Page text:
The Radicalism of the American Revolution

Nonetheless, it is important to point out, as progressive ideas extended by means of pamphlets, political tracts and books, the

The Radicalism of the American Revolution



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ch political phenomenon existed in absolute opposition to the monarchical organization of the society. Despite the fact that democracy brought to the reality many of the ideals proposed by the founding fathers, Professor Wood believes that its ultimate and absolute shape represented a higher grade of equality unexpected and possibly even unpredicted by the revolutionary leaders. However, to make such conclusion randomly is impossible. That is why Wood carries out a comprehensive research on the reorganization of American society that had taken place since the War for Independence. The author also speaks about the developing role of government within the society and the involvement of common people in state affairs. Professor Wood says that it symbolized a radical concept change. According to Wood, American individualism was an inevitable result of the possibility of social mobility. Furthermore, the development of commerce and suspension of conventional relationships serve as the evidence to verify this claim. Consequently, by describing the progression of the young American state, Wood asserts that a radical break was the result not only of the American Revolution, but possibly was achieved trough greater domination of the radical intellectual ideas of the time in the course of development.

To support his claims and conclusions Professor Wood uses a wide range of principal source material. The author employed different sources preparing his work: political tracts, diaries of prominent American people, popular literature, letter correspondence, and pamphlets. The author incorporates in his study economic and financial data, in order to back all the statements and give them true status. To support his theories throughout the work and to give exact and clear explanation to his thoughts Professor Wood uses the large amount of textual notes. Wood possibly could have advantage by making available models that are more direct and exact in order to demonstrate the significance of his claims regarding the radical nature of the American Revolution.

We realize that the significance of the information relayed within the book cannot be overestimated, for it makes possible for a reader to grasp the sense of intellectual and social undercurrents existing within society before during, and after the War for Independence. It also presents a clear picture of the development of the consequential democratic government. Along with all the advantages, we are bound to point out the moment that is supposed to be an omission of the author. Analysing the work we see that Professor Wood gives a detailed description of the American revolution from the top down, but it is essential to say that he somehow have not given a precise picture of the position of lower social groups. However, Gordon Wood writes about the status of slaves, women and Native Americans. Unfortunately, the importance he attaches to the questions of equality and social grading brought about by the intellectual advancement of the Revolution regards only white population, property holders (males) leaving aside lower classes that compose the majority of society. Wood's style along with clarity of his language and good researching skills make a skilful scholarly discourse on the radical ideology of the American Revolution. Moreover, being so skilfully written and presented the work entertains the audience throughout the pages.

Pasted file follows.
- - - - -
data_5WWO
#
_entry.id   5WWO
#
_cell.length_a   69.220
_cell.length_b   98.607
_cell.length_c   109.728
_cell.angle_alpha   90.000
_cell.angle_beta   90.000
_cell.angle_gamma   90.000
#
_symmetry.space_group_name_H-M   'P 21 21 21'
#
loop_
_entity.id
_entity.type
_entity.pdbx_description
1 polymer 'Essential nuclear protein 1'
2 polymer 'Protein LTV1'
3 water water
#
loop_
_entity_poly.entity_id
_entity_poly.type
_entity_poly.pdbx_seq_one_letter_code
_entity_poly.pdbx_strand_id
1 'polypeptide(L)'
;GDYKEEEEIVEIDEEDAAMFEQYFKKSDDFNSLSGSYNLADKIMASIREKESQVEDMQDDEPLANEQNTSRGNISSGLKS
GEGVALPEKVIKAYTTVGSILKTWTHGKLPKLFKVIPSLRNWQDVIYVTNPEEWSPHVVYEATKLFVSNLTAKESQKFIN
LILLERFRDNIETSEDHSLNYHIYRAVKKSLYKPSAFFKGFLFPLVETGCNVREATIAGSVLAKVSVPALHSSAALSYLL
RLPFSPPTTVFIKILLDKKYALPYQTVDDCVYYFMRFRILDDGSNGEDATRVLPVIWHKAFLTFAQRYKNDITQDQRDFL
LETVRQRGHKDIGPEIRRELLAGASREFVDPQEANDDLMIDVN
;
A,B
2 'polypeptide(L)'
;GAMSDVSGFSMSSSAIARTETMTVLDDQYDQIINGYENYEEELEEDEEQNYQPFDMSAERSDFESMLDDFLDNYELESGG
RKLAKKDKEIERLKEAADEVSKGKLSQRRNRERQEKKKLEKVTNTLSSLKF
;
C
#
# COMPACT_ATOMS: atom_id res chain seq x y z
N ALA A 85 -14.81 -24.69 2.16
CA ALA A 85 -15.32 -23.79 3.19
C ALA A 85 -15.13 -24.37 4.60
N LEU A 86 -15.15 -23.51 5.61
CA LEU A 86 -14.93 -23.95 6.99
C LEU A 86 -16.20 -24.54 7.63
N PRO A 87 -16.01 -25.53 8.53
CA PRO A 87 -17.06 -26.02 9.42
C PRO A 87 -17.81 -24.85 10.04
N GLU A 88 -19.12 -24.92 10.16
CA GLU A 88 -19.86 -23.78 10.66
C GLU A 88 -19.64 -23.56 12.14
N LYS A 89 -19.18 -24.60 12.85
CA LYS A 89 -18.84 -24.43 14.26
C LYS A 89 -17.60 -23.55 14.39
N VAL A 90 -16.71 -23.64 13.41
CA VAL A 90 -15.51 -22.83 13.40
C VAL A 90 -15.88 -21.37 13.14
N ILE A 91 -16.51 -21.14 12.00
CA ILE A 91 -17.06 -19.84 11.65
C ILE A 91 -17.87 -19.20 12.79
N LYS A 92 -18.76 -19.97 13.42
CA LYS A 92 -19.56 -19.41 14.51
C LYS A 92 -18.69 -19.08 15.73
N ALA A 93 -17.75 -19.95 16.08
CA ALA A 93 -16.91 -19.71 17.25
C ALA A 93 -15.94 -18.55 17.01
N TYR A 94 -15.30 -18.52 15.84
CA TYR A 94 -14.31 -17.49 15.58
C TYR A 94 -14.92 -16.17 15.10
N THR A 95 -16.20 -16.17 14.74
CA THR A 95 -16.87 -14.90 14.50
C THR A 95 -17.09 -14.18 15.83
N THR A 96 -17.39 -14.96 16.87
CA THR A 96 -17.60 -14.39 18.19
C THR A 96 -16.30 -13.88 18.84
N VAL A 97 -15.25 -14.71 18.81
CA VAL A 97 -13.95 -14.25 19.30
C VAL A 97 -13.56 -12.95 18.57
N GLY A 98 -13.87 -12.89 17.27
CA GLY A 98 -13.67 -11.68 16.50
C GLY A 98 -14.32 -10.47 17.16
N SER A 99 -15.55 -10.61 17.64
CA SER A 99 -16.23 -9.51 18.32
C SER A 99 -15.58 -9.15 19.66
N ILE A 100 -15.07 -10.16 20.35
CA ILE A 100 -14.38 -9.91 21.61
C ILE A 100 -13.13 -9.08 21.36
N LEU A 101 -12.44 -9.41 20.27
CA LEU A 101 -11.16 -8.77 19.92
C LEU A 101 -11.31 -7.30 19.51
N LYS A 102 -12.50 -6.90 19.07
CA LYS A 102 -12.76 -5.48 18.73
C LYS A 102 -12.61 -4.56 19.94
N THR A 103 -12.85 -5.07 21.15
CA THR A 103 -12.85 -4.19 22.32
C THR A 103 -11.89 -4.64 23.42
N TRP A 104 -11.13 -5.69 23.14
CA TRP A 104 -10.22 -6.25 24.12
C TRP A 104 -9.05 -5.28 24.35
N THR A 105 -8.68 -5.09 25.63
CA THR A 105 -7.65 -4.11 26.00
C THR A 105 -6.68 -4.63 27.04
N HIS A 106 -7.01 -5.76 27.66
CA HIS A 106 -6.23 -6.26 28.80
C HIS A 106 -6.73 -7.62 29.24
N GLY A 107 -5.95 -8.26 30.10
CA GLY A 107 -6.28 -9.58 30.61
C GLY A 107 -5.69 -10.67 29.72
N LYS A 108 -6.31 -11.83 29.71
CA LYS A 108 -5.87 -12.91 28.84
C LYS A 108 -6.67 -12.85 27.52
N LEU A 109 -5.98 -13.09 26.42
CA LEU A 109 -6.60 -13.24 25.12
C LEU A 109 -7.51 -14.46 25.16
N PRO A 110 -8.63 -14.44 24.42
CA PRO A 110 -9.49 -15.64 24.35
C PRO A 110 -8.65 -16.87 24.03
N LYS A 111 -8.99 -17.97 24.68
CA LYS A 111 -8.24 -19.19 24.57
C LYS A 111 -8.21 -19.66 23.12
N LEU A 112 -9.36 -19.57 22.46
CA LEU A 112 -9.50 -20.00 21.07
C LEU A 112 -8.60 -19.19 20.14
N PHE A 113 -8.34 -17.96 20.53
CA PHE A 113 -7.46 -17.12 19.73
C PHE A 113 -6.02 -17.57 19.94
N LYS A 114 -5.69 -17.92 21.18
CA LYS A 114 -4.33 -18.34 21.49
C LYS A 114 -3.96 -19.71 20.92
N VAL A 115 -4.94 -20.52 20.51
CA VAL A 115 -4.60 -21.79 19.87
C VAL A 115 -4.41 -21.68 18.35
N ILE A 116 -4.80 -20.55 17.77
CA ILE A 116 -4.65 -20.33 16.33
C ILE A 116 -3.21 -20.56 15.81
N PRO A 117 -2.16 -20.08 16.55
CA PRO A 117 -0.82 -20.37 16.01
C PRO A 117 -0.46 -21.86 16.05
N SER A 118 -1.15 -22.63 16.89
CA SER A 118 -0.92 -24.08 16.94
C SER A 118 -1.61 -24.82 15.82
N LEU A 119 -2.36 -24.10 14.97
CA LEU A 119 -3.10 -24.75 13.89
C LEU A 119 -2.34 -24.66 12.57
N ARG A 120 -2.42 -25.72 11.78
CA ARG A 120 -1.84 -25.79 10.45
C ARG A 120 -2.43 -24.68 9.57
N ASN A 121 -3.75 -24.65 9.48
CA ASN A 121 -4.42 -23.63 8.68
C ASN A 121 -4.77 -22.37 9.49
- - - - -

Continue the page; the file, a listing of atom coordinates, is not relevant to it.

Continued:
This work is really a best synthesis of the questions relating to America's transformation from paternal colonialism unrestricted democracy. Professor Wood also argues successfully that the American Revolution as a historical event is very often neglected even within the world history that is worthy to have a prominent position along with French and Russian Revolutions.

In closer consideration, and having researched the problem we may state that Professor Wood swindles a little drawing out his theories. In other words, he a exaggerates little bit. In order to support his thesis about the development and impact of American Revolution, he has to offer a “before and after” depiction of American state. He does this by representing rather incomplete or prejudiced vision of the North American colonies before the start of Revolution. He repeatedly mentions the insignificance of the colonial cities, their economy, aristocracy and existing institutions. It is understandable that it forms synthetically diminished role of the colonial society and its institutions.